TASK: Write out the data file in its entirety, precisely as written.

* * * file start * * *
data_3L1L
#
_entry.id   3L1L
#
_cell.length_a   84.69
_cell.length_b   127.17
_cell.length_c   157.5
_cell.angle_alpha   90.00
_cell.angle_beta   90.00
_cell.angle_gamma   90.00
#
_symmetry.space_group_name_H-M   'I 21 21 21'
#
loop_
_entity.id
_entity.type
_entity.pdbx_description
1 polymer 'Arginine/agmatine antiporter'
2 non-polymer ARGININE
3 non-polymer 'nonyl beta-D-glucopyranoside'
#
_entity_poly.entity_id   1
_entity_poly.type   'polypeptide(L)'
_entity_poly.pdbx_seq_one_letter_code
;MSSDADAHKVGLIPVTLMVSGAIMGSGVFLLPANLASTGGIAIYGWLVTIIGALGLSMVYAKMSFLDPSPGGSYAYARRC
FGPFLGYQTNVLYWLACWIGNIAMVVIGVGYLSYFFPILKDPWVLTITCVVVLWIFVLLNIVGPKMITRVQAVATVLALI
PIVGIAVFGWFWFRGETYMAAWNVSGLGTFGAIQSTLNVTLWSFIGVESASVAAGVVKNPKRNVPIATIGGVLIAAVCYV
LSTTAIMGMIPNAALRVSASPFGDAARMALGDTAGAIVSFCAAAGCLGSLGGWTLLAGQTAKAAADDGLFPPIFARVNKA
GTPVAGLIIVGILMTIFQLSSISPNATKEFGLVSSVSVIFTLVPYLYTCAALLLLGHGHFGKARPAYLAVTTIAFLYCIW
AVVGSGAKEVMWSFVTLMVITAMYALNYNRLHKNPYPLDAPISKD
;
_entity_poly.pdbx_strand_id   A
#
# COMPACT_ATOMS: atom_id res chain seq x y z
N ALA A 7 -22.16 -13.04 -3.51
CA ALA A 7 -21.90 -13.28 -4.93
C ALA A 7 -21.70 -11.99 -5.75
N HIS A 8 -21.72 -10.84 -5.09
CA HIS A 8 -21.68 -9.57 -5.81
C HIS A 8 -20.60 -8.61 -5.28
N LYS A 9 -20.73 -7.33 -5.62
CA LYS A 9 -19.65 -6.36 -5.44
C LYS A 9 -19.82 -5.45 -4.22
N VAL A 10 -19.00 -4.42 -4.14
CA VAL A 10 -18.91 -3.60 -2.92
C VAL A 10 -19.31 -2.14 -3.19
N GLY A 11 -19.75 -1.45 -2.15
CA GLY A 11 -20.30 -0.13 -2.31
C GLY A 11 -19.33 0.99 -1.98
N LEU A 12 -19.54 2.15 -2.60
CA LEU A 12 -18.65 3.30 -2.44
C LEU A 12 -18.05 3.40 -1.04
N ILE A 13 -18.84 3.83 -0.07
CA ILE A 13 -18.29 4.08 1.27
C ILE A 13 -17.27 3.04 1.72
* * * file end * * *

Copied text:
data_3L1L
#
_entry.id   3L1L
#
_cell.length_a   84.69
_cell.length_b   127.17
_cell.length_c   157.5
_cell.angle_alpha   90.00
_cell.angle_beta   90.00
_cell.angle_gamma   90.00
#
_symmetry.space_group_name_H-M   'I 21 21 21'
#
loop_
_entity.id
_entity.type
_entity.pdbx_description
1 polymer 'Arginine/agmatine antiporter'
2 non-polymer ARGININE
3 non-polymer 'nonyl beta-D-glucopyranoside'
#
_entity_poly.entity_id   1
_entity_poly.type   'polypeptide(L)'
_entity_poly.pdbx_seq_one_letter_code
;MSSDADAHKVGLIPVTLMVSGAIMGSGVFLLPANLASTGGIAIYGWLVTIIGALGLSMVYAKMSFLDPSPGGSYAYARRC
FGPFLGYQTNVLYWLACWIGNIAMVVIGVGYLSYFFPILKDPWVLTITCVVVLWIFVLLNIVGPKMITRVQAVATVLALI
PIVGIAVFGWFWFRGETYMAAWNVSGLGTFGAIQSTLNVTLWSFIGVESASVAAGVVKNPKRNVPIATIGGVLIAAVCYV
LSTTAIMGMIPNAALRVSASPFGDAARMALGDTAGAIVSFCAAAGCLGSLGGWTLLAGQTAKAAADDGLFPPIFARVNKA
GTPVAGLIIVGILMTIFQLSSISPNATKEFGLVSSVSVIFTLVPYLYTCAALLLLGHGHFGKARPAYLAVTTIAFLYCIW
AVVGSGAKEVMWSFVTLMVITAMYALNYNRLHKNPYPLDAPISKD
;
_entity_poly.pdbx_strand_id   A
#
# COMPACT_ATOMS: atom_id res chain seq x y z
N ALA A 7 -22.16 -13.04 -3.51
CA ALA A 7 -21.90 -13.28 -4.93
C ALA A 7 -21.70 -11.99 -5.75
N HIS A 8 -21.72 -10.84 -5.09
CA HIS A 8 -21.68 -9.57 -5.81
C HIS A 8 -20.60 -8.61 -5.28
N LYS A 9 -20.73 -7.33 -5.62
CA LYS A 9 -19.65 -6.36 -5.44
C LYS A 9 -19.82 -5.45 -4.22
N VAL A 10 -19.00 -4.42 -4.14
CA VAL A 10 -18.91 -3.60 -2.92
C VAL A 10 -19.31 -2.14 -3.19
N GLY A 11 -19.75 -1.45 -2.15
CA GLY A 11 -20.30 -0.13 -2.31
C GLY A 11 -19.33 0.99 -1.98
N LEU A 12 -19.54 2.15 -2.60
CA LEU A 12 -18.65 3.30 -2.44
C LEU A 12 -18.05 3.40 -1.04
N ILE A 13 -18.84 3.83 -0.07
CA ILE A 13 -18.29 4.08 1.27
C ILE A 13 -17.27 3.04 1.72